Advice is hard, encouragement is easier. Every parent has a different situation and what works for one won’t necessarily work for others. I have three kids but lots of people have more or less. I get to stay at home, I have a husband in the picture who helps, etc. Parents with kids in school have more free time, but parents who have kids with disabilities struggle with things I do not.
So I can say, “Don’t give up. Find your open spaces, the pieces of time that are allotted to things you can do without.” I tend to give up my sleep time to write. There’s never more or less time in a day, only how we choose to manage it. If you honestly can’t find any time to write, or maybe just very little(and I have those months), then chances are you have more important things to you that you’re spending your time on. That’s not a bad thing, nothing to feel guilty about. It just means there’s more than one important thing in your life.
I’m taking the summer off writing because I have other important things I want to focus my time on for awhile(that and my 7 month old doesn’t sleep through the night and giving up sleep is no longer working.) So I definitely understand.
In a perfect situation, I juggle writing and family by staying up after everyone is in bed to write. With my baby being a buttmunch and waking me up 4 times a night, I’m squeezing moments into the day, but it’s hard. I told a friend last week that I struggle with feeling selfish. Like I’m taking time away from my kids and keeping the house clean for them, and using it to do something that’s not as important. Writing is important to me, but not as important as my husband and kids. So I do struggle at times with “am I doing the right thing?”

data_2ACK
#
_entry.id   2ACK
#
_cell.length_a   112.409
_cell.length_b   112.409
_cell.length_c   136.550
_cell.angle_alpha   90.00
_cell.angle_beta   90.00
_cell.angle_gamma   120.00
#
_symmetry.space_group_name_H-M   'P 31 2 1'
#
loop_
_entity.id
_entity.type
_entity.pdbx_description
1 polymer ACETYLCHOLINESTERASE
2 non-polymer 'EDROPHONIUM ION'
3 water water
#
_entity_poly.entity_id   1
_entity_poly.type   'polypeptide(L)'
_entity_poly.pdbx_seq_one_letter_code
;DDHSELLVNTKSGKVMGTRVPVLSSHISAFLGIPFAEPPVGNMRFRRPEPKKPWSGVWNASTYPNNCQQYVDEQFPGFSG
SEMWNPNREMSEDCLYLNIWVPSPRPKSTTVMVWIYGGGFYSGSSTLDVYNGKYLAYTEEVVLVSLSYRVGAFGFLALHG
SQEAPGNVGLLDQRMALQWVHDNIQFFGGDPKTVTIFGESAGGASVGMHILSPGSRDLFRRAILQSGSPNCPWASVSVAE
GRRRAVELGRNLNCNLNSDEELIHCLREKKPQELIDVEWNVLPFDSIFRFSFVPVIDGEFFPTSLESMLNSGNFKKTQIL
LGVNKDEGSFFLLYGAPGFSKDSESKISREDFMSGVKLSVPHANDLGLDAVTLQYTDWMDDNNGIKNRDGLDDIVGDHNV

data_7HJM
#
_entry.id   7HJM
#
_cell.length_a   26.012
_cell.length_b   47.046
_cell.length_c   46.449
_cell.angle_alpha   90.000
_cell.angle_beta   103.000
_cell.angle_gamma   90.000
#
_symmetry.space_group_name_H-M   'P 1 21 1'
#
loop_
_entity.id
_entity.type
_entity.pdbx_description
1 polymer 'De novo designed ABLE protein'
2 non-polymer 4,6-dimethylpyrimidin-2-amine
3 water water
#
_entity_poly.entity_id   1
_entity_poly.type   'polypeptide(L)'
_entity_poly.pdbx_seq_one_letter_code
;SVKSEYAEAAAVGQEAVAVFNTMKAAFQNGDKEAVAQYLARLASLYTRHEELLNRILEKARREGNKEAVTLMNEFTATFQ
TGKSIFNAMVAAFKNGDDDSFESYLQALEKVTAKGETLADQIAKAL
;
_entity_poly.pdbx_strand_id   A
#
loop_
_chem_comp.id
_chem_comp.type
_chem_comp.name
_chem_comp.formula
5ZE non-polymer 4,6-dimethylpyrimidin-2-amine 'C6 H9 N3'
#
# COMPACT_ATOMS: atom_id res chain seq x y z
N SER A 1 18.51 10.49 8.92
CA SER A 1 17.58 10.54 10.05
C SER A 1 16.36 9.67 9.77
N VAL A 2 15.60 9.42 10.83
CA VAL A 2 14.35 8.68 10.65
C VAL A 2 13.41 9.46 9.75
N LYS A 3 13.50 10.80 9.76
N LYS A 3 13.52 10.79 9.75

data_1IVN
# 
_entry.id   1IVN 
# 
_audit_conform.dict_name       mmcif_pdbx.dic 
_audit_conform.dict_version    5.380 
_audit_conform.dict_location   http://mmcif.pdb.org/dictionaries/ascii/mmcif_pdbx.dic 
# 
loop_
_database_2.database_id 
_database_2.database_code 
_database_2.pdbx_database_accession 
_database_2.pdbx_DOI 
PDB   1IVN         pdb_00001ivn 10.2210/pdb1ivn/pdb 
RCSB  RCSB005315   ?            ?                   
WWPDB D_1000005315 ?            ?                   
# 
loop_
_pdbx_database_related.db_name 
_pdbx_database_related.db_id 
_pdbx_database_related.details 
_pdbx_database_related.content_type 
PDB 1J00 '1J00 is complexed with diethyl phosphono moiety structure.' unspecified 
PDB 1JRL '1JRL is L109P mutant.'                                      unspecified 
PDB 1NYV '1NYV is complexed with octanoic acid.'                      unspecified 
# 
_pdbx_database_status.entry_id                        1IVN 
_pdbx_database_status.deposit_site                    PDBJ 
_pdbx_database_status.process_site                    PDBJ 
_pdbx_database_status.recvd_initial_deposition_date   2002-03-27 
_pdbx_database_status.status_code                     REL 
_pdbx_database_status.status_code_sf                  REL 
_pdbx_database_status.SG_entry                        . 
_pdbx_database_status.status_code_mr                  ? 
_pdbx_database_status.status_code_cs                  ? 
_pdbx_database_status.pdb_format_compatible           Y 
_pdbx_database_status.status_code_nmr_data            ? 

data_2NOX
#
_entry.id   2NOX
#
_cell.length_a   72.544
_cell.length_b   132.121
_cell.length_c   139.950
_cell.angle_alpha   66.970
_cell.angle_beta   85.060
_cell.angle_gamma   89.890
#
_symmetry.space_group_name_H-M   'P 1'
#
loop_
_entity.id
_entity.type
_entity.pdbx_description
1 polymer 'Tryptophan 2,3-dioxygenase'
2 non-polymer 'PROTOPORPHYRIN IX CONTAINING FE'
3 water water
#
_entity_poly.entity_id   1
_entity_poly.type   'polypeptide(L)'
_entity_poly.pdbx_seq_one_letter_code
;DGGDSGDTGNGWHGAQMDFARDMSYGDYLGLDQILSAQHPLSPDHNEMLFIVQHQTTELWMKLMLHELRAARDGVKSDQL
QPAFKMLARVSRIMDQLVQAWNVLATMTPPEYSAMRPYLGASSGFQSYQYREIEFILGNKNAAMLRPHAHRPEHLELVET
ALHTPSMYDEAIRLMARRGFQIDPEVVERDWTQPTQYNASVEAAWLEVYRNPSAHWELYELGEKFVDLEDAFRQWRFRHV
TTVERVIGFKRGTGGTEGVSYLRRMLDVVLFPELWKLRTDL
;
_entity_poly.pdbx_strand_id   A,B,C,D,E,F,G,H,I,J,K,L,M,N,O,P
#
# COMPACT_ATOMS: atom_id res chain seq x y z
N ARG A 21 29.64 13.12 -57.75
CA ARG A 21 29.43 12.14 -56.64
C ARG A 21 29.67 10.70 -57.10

Thank you, Kristen, for indulging me in another interview.
Don’t forget to order Kristen’s book, Heart of the Winterland, available in paperback and e-book on Amazon right now! And be sure to follow her on all her social media.
Kristen Kooistra fell in love with reading at a young age and never resurfaced. She loved solving mysteries, riding across the prairie, and sailing on the open sea. But her favorite books were those that held the fantastical. So when the time came for her to seriously approach publishing a book, it had to be fantasy!
Living in Michigan(her own winterland) with her husband, three kids, and two cats, she has lots of free time . . . Okay, so more like she squeezes in writing time late at night when only the cats are awake to pester her.
“Heart of the Winterland” is Kristen’s first novel, and though it started as a whim, it grew into so much more and has inspired a sequel(in progress), “Heart of the Sorceress”.
Tucked into a quiet countryside, Kristen spends most of her time being Mommy. She loves spending time with her family and hopes that her writing will entertain and inspire them as well.
Besides writing, Kristen enjoys reading(of course!), chatting with her writer’s group, sewing, swimming, gardening, and cooking(please no baking!). She’s also developed a fondness for water gun fights with her three year old. Actually, she’s found that most everything become a lot more fun with little kids.